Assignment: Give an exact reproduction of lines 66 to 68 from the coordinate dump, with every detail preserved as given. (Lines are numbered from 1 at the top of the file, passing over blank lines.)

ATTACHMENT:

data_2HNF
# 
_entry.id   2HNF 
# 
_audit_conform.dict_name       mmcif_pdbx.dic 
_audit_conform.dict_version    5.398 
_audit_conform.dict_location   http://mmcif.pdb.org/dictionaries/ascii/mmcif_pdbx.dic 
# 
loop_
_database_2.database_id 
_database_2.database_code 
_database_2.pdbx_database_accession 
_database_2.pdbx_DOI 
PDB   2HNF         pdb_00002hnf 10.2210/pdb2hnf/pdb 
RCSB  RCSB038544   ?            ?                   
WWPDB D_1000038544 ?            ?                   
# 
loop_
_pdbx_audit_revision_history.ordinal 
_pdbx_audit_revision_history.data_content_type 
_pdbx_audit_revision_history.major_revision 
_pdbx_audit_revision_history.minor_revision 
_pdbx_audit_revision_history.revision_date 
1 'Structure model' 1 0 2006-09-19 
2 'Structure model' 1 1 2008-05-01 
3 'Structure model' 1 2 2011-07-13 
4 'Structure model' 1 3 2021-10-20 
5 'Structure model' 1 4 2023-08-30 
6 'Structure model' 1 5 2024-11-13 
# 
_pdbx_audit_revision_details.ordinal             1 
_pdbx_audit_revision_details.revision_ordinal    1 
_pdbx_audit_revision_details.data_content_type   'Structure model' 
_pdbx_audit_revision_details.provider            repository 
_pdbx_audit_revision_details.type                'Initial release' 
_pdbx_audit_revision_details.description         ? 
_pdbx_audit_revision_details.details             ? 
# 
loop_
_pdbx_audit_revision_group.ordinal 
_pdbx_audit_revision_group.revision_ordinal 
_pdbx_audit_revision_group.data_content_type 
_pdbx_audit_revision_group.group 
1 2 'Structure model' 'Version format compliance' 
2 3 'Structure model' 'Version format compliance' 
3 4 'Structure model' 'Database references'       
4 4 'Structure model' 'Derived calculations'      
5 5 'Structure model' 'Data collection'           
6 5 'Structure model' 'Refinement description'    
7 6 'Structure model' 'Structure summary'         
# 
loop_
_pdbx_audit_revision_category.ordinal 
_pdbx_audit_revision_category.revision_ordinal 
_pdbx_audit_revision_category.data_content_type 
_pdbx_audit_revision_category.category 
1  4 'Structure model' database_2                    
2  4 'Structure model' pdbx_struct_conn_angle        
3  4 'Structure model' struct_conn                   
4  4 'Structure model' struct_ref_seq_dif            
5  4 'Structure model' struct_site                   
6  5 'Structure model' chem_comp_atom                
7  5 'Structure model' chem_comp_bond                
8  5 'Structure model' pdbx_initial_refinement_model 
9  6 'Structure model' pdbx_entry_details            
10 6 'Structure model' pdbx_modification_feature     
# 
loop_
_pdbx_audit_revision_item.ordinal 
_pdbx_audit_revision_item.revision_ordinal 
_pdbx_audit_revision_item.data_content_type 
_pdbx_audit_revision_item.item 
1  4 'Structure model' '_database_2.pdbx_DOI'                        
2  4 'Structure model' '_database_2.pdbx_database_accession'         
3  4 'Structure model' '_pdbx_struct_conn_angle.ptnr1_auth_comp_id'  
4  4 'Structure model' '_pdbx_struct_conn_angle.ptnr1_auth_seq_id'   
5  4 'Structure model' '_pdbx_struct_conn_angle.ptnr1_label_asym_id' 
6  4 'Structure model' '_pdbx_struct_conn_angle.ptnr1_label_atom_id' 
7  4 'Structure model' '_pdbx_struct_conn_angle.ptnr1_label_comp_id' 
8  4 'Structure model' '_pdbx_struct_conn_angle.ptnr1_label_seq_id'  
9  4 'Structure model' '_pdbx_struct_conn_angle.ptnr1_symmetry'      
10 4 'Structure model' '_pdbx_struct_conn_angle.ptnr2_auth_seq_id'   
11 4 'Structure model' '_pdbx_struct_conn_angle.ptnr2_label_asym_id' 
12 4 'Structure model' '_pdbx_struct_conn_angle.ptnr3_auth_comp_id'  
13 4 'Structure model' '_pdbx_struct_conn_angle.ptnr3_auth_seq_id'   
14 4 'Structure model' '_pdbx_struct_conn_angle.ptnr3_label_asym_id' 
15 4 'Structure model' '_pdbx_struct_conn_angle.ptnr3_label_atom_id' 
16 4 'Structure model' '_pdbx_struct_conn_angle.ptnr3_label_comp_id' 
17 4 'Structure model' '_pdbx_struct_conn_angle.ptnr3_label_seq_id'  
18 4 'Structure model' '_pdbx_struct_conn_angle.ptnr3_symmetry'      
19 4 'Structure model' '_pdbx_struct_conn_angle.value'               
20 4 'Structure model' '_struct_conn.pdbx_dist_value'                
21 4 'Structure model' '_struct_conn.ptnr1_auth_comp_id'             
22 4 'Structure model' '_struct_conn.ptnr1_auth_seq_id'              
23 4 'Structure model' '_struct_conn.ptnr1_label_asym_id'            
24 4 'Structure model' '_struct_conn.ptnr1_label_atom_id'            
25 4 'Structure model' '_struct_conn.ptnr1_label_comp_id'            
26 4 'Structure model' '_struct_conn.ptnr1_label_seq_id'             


10 6 'Structure model' pdbx_modification_feature     
# 
loop_